Lerp Psyllids

Glycaspis spp. (psyllid), G. brimblecombi (redgum lerp psyllid)

 Psyllids are plant‑juice sucking Homoptera in the insect family Psyllidae. During its nymphal (immature) stage, this type of psyllid forms a protective cover called a “lerp”, which makes older nymphs look similar to armored scales. However, unlike scale coverings, the lerp is composed mostly of crystallized honeydew, the sugary water that homopteran insects excrete, and resemble small white, roundish caps on leaves that grow up to about 1/8 inch (3 mm) diameter and 1/12 inch (2 mm) tall. The nymph underneath each lerp is yellow or brownish and looks similar to a wingless aphid. Older nymphs stay beneath their lerp and generally don’t move. Adult lerp psyllids are slender insects that are about 1/8 inch (3 mm) long. Their bodies are light green with orangish and yellow blotches and they have clear wings that are usually held rooflike over their abdomen. The adults differ from other psyllids found in California in that they have relatively long forward projections (called genal cones) on each side of their head below their eyes. Females lay tiny, yellowish, ovoid eggs, singly or in scattered groups.

 Amoung their host plants are River red gum (Eucalyptus camaldulensis) is a primary host of red gum lerp psyllid (hence the name) and sugar gum (E. cladocalyx). Other species of lerp-producing psyllids attack many other species.

 They are found in Australia, California and any place eucalyptus are growing.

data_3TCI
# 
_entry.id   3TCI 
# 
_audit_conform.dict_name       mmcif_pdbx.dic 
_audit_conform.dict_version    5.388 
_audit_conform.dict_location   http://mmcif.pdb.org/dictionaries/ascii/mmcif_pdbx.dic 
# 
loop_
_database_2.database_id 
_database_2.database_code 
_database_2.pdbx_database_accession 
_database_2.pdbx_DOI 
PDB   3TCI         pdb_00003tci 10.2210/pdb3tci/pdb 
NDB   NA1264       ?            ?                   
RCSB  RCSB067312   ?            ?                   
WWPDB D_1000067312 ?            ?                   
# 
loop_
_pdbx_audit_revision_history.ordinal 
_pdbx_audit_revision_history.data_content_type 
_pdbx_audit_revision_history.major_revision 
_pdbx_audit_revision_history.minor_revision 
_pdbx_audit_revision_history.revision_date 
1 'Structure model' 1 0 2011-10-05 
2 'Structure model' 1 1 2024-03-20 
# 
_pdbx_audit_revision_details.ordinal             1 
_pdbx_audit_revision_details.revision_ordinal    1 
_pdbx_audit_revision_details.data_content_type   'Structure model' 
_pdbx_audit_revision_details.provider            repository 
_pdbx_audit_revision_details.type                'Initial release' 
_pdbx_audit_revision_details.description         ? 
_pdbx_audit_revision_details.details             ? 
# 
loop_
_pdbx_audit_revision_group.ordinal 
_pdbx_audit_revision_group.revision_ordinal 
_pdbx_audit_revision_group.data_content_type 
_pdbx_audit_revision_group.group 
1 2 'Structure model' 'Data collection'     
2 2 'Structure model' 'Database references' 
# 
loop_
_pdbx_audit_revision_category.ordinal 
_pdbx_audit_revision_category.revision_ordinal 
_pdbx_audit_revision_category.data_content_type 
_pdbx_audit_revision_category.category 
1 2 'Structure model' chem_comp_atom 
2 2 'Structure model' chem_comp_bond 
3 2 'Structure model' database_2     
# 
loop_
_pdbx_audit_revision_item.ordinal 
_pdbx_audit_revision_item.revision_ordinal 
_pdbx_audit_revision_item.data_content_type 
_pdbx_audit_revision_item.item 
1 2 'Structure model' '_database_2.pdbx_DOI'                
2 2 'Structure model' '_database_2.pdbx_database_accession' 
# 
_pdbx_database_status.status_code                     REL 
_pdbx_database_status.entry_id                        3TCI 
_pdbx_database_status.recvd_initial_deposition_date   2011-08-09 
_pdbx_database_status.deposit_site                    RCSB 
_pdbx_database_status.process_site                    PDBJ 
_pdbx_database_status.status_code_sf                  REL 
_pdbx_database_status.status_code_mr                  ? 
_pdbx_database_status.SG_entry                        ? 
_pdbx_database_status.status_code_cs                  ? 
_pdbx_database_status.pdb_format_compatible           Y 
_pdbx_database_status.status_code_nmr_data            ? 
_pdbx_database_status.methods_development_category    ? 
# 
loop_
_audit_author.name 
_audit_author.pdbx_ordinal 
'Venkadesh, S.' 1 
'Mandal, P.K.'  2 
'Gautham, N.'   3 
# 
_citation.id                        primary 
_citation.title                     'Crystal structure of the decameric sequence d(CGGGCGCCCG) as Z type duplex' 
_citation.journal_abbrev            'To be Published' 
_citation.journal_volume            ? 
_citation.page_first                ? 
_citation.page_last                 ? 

As with other psyllids, redgum lerp psyllid develops through gradual metamorphosis, which includes the egg, several increasingly larger nymphal stages, and the adult. There is no pupal stage. Females prefer to lay their eggs on succulent leaves and young shoots, so population increases often follow the production of new plant growth. However, all psyllid life stages can occur on both new and mature foliage. Young nymphs may be observed excreting gelatinous honeydew from their rear end. Older nymphs are concealed beneath their lerp. In its native Australia, the psyllid has 2 to 4 generations a year, and a similar number of generations would be expected in California. Development time from egg to adult varies from several weeks during warm weather to several months during prolonged cool temperatures. In mild coastal areas, all stages can be present throughout the year.

 Look for White, roundish caps on leaves that grow up to about 1/8 inch. High populations of psyllids secrete copious amounts of honeydew. A blackish sooty mold grows on the honeydew‑covered surfaces. High psyllid populations can cause severe leaf drop. Extensive defoliation weakens trees and increases tree susceptibility to wood‑boring pests such as longhorned beetles.